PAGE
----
Can Legal Draftsmanship Fix The Florida Constitution Statute of Repose Problem?
We often hear that Florida has a ten year statute of repose for claims arising out of construction. Contractors design their risk management plans (such as they are) assuming there is an absolute ten year bar against lawsuits. But the ten year respose period was never quite so clear, and less so since May 2015. In Cypress Fairway Condominium Ass’n, Inc. v. Bergeron Constr. Co., 164 So. 3d 706 (Fla. 5th DCA 2015), the court reversed an orange County Circuit Court summary judgment for a subcontractor on a 2001 condominium project, leaving the subcontractor to face a $15 million damages claim.
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The subcontractor’s repose argument made common sense. The sub presented its last pay application on January 31, 2001. Sec. 95.11(3)(c), the statute of repose for construction claims, says no claim may be brought more than ten years after “completion of the contract.” The sub argued its contract was “complete” not later than its final pay app. The circuit court agreed and granted the summary judgment, which was reversed by the court of appeal. The court of appeal held that because a contract is a set of promises with (at least) two sides – a contractor who does work, and an owner or general contractor that pays money – the contract is not “complete” until the last performance due from either party has occurred. Normally, that last performance is paying the money, not doing the work.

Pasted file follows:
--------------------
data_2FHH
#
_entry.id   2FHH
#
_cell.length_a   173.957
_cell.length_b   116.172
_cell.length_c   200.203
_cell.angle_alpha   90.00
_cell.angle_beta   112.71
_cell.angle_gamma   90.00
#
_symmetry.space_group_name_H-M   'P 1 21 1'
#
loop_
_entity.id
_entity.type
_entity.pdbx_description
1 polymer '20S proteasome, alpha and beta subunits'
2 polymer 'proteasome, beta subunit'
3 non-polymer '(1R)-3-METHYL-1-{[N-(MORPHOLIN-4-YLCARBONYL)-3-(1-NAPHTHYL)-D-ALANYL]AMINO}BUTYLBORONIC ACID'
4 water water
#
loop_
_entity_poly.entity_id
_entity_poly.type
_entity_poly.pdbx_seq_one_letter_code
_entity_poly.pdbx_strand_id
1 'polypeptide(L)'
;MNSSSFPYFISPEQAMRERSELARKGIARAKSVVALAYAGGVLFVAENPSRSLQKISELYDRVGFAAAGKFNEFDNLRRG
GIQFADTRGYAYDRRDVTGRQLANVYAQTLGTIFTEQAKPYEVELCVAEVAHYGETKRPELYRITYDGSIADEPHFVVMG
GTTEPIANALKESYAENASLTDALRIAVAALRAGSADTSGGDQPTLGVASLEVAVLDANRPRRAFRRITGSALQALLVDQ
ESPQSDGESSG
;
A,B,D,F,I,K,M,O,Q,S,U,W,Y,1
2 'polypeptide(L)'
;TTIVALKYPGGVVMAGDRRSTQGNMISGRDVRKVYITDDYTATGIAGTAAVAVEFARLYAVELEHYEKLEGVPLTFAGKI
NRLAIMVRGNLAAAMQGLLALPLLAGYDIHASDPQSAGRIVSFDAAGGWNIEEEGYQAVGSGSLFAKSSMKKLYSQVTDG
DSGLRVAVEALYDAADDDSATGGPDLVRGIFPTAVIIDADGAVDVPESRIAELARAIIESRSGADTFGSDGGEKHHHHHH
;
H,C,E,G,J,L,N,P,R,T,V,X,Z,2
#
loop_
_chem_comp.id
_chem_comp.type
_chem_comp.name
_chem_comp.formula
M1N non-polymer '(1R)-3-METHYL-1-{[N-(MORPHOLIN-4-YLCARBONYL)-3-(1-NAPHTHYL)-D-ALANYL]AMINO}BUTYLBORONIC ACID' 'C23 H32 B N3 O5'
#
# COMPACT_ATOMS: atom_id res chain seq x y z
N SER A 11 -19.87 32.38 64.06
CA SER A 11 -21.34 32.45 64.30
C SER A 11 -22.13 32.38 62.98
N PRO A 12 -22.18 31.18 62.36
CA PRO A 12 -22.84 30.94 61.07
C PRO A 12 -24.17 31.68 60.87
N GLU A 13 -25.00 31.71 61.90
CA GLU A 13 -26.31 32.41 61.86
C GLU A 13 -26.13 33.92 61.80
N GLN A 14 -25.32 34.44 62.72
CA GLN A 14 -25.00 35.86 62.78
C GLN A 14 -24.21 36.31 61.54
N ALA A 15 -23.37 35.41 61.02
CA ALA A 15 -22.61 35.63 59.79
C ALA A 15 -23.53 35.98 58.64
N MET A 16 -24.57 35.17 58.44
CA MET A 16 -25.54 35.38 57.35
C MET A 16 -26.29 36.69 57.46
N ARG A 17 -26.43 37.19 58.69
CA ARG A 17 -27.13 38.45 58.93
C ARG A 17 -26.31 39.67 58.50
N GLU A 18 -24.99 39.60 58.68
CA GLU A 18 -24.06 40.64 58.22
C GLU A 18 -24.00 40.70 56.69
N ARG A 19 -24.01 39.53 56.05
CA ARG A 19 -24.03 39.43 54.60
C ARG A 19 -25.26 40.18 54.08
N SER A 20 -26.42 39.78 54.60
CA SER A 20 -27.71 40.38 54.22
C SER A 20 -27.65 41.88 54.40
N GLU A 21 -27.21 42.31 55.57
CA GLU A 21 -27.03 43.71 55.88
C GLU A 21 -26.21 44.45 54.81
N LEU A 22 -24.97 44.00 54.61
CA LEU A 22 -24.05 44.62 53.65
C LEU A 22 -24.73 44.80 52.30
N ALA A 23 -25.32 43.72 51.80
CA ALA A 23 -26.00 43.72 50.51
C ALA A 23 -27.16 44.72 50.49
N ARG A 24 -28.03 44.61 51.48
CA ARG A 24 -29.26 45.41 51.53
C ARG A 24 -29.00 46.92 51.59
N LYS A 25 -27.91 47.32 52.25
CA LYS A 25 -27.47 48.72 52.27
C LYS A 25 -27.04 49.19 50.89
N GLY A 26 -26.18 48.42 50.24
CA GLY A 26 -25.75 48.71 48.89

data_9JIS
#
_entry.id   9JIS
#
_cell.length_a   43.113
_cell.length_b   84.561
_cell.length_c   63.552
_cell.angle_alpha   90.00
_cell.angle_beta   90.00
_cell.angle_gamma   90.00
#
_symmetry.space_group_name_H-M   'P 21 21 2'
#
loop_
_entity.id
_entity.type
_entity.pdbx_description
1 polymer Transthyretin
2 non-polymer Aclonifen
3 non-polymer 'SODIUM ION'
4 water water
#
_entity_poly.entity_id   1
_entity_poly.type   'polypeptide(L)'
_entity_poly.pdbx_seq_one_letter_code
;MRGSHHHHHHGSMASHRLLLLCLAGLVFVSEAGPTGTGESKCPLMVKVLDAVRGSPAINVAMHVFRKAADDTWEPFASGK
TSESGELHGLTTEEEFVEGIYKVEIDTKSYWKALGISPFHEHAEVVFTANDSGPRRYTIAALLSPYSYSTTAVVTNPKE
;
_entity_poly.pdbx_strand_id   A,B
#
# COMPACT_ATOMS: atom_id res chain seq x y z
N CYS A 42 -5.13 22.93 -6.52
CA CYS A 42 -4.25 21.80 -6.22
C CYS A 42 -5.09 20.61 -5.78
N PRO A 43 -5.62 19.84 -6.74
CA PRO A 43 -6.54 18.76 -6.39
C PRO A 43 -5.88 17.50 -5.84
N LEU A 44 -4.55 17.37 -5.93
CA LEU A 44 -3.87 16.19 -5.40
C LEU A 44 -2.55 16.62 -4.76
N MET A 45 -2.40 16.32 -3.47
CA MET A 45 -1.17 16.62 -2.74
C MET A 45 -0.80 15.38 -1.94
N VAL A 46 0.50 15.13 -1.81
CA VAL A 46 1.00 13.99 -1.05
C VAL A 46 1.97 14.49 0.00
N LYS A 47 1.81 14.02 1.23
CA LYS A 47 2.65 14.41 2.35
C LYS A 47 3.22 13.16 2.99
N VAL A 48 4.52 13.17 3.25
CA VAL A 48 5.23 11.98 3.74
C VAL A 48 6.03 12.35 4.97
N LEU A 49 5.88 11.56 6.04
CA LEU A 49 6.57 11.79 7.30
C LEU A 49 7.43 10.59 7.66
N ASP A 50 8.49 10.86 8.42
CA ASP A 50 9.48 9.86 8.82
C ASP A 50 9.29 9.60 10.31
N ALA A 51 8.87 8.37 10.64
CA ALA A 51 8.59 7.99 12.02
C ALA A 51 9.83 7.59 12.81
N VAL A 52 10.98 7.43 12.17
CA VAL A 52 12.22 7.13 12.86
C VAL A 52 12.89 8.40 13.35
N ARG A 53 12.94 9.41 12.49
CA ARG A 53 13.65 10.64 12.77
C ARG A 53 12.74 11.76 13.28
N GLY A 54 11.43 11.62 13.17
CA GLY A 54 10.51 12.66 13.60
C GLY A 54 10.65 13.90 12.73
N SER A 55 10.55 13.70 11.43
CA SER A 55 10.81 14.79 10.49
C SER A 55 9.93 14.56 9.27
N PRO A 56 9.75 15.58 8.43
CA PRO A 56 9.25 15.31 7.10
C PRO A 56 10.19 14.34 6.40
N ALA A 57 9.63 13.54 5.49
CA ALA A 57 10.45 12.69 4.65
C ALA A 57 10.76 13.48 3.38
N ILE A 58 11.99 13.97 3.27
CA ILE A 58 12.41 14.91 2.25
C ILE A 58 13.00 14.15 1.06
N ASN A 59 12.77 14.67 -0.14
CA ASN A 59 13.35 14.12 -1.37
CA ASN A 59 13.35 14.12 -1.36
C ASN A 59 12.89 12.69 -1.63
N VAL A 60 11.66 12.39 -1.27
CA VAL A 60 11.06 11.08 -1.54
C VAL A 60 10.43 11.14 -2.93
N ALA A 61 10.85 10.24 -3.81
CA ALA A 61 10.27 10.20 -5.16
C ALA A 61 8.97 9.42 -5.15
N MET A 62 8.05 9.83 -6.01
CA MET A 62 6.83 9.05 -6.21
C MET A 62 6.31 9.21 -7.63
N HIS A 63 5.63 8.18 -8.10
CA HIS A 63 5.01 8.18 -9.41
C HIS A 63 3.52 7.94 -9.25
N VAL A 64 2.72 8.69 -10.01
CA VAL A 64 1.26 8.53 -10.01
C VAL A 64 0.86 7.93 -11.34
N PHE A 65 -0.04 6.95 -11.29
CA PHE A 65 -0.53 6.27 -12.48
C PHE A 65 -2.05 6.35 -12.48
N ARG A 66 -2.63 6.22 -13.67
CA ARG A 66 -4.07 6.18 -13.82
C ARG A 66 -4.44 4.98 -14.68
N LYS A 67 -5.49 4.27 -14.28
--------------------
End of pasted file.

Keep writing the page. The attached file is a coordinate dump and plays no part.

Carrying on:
I participated in the Cypress Fairway case representing another subcontractor and was at the circuit court hearings on this issue. Many fine lawyers made the common sense arguments to the circuit judge about why “completion of the contract” meant “completion of the job,” not “making the last payment.” If the repose period starts to run from final payment, then the owner can keep the contractor, architect and subs on the hook for claims forever, by simply failing to pay one penny of their final payments. Or, a bumbling contractor can deprive itself, and its subs, of the statute of repose, by failing to, say, deliver 3 full sets of as built drawings to the owner, if that is part of its promise to perform.